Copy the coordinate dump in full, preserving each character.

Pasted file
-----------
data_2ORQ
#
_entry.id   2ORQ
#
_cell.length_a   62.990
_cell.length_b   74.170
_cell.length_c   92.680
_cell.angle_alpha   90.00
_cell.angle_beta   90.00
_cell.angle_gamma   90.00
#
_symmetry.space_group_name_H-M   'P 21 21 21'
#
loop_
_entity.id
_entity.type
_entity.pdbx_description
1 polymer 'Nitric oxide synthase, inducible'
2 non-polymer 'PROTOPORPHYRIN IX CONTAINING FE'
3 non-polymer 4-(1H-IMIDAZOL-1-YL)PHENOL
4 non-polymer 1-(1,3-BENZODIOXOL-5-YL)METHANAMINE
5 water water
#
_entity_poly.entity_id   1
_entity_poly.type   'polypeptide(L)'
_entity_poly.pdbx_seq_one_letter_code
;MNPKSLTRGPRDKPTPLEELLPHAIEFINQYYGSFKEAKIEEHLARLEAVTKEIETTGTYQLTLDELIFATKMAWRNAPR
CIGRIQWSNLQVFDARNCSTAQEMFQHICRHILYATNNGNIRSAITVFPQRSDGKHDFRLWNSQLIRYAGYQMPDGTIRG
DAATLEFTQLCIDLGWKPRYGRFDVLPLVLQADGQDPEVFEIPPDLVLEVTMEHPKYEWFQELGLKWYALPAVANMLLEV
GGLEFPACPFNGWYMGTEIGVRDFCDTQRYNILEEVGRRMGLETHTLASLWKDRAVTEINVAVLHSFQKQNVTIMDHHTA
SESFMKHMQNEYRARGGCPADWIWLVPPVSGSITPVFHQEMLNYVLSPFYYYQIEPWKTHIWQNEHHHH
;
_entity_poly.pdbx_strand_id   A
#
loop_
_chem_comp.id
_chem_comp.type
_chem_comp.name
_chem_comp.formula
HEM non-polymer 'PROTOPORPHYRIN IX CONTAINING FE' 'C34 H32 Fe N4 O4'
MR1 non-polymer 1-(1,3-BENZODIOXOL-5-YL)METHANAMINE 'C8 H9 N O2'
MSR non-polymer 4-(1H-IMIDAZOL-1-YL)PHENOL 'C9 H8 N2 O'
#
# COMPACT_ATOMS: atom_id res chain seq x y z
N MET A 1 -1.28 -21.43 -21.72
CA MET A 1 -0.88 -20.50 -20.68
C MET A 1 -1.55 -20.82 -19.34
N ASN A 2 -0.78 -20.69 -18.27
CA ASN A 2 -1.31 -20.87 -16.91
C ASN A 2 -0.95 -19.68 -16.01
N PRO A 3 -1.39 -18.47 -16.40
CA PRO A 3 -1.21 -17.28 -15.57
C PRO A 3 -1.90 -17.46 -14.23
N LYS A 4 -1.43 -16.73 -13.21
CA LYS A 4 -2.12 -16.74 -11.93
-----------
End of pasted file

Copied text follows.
data_2ORQ
#
_entry.id   2ORQ
#
_cell.length_a   62.990
_cell.length_b   74.170
_cell.length_c   92.680
_cell.angle_alpha   90.00
_cell.angle_beta   90.00
_cell.angle_gamma   90.00
#
_symmetry.space_group_name_H-M   'P 21 21 21'
#
loop_
_entity.id
_entity.type
_entity.pdbx_description
1 polymer 'Nitric oxide synthase, inducible'
2 non-polymer 'PROTOPORPHYRIN IX CONTAINING FE'
3 non-polymer 4-(1H-IMIDAZOL-1-YL)PHENOL
4 non-polymer 1-(1,3-BENZODIOXOL-5-YL)METHANAMINE
5 water water
#
_entity_poly.entity_id   1
_entity_poly.type   'polypeptide(L)'
_entity_poly.pdbx_seq_one_letter_code
;MNPKSLTRGPRDKPTPLEELLPHAIEFINQYYGSFKEAKIEEHLARLEAVTKEIETTGTYQLTLDELIFATKMAWRNAPR
CIGRIQWSNLQVFDARNCSTAQEMFQHICRHILYATNNGNIRSAITVFPQRSDGKHDFRLWNSQLIRYAGYQMPDGTIRG
DAATLEFTQLCIDLGWKPRYGRFDVLPLVLQADGQDPEVFEIPPDLVLEVTMEHPKYEWFQELGLKWYALPAVANMLLEV
GGLEFPACPFNGWYMGTEIGVRDFCDTQRYNILEEVGRRMGLETHTLASLWKDRAVTEINVAVLHSFQKQNVTIMDHHTA
SESFMKHMQNEYRARGGCPADWIWLVPPVSGSITPVFHQEMLNYVLSPFYYYQIEPWKTHIWQNEHHHH
;
_entity_poly.pdbx_strand_id   A
#
loop_
_chem_comp.id
_chem_comp.type
_chem_comp.name
_chem_comp.formula
HEM non-polymer 'PROTOPORPHYRIN IX CONTAINING FE' 'C34 H32 Fe N4 O4'
MR1 non-polymer 1-(1,3-BENZODIOXOL-5-YL)METHANAMINE 'C8 H9 N O2'
MSR non-polymer 4-(1H-IMIDAZOL-1-YL)PHENOL 'C9 H8 N2 O'
#
# COMPACT_ATOMS: atom_id res chain seq x y z
N MET A 1 -1.28 -21.43 -21.72
CA MET A 1 -0.88 -20.50 -20.68
C MET A 1 -1.55 -20.82 -19.34
N ASN A 2 -0.78 -20.69 -18.27
CA ASN A 2 -1.31 -20.87 -16.91
C ASN A 2 -0.95 -19.68 -16.01
N PRO A 3 -1.39 -18.47 -16.40
CA PRO A 3 -1.21 -17.28 -15.57
C PRO A 3 -1.90 -17.46 -14.23
N LYS A 4 -1.43 -16.73 -13.21
CA LYS A 4 -2.12 -16.74 -11.93